by Monique Holton
vodka hot toddy
In the rayless dark of night three sets of feet clumsily tread on the fallen drying leaves and crunchy decaying bark of the small nature reserve on the outskirts of the city. Whilst the dog-eared book, tucked safely under Tisha’s arm, had suggested a forest, the teenage trio were limited to the popular bird and wildlife sanctuary located on the city fringe, largely due to the lack of open green space in the busy capital city in which they lived. Fortunately, in the inky black of night, illuminated only by the new full moon, the nature reserve easily masqueraded as a forest, and the screech of the rescued birds kept in their secure mesh wire cages perfectly imitated a forests heavy atmosphere.
Stacey stumbled on the fallen branch of a gum tree and the vodka bottle she was nursing loudly tumbled out of her hands. In the distance, a caged Tawny Frogmouth squawks a low boom in disapproval.
“Shit!” she exclaimed, quickly levelling the bottle so the precious clear liquid could not escape. She giggled with all the evidence of an easily drunken teen, “my bad!”.
“Jesus, Stace, can you at least try and be discreet. I’m pretty sure the bird park is monitored by a ranger?” Cadence statement was more of a question than a certainty, highlighting her role in the group as the insecure and passive one.
“Relax Cady, you’re so friggin’ uptight. And besides, if there is a ranger, we can just put a curse on him too.” Stacey flips her long charcoal hair with her one free hand, her envied mane somehow managing to glisten in the dark of night. She offers Tisha the bottle. Tisha rolls her eyes at Stacey and takes a swig.
“They’re not called curses Stacey. The book calls them incantations. They are merely charms or simple spells. Charms, ok? Not curses.” Her repetition is directed at Stacey, trying once again to educate her flighty friend.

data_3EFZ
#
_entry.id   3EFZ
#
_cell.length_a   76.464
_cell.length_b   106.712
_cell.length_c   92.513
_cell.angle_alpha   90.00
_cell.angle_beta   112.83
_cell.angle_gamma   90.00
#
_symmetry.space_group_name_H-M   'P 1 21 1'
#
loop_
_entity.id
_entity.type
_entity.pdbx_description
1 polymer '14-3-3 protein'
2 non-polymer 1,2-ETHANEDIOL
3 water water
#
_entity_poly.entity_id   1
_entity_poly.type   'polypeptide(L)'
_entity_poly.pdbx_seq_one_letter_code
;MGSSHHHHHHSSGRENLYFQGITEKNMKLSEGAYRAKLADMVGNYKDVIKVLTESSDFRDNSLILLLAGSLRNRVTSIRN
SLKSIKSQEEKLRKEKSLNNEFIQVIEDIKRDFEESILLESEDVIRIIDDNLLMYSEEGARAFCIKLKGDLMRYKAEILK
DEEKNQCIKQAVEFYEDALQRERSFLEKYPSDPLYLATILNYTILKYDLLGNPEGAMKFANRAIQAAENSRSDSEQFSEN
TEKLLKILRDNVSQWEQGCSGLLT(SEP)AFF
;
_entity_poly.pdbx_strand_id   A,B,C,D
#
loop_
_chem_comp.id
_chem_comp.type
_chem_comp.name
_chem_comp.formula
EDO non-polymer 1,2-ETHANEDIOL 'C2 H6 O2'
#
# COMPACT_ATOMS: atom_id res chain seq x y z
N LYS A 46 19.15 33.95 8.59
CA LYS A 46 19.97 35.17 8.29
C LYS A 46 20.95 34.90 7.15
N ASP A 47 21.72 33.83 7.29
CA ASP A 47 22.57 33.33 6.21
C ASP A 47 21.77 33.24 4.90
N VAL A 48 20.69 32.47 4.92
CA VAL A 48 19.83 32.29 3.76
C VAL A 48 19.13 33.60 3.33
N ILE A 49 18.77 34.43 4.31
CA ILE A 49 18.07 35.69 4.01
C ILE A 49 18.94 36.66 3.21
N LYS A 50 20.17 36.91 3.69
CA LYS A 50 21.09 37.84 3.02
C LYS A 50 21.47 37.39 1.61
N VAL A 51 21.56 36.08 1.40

“Ugh, you make everything so boring Tisha, I feel like we are in school, can we just get started before I need to pee. This spot looks good enough to me.” Stacey settles cross legged on the dry grassed floor, her long tanned limbs intertwine, the pose reminiscent of one of her widely popular Instagram posts. Even in her messy drunken state Stacey still looks every bit the polished high school queen bee.
The other two girls join her in sitting cross legged, facing each other to form a haphazard triangle. The three friends had been close since primary school; however the cliquishness and politics of their upper years of schooling had highlighted their differences, creating small voids in their friendship they had all been trying to ignore. Tisha hands Stacey the book while she retrieves some crystals from her jacket pocket, ever the organised and reliable of the three.
“Ok, so we need to cleanse our crystals first, get rid of their old energy, and then we can each take turns reading our incantations.” The friend’s recent interest in witchcraft had been spurred on by a 90’s movie night when they streamed the cult classic “The Craft”. Perhaps in a bid to nurture a common connection, mixed with the normal amount of teen boredom, they mirrored the films plotline by filling the gaps between school, boyfriends and exam prep with crystal shopping and weak attempts at spell casting.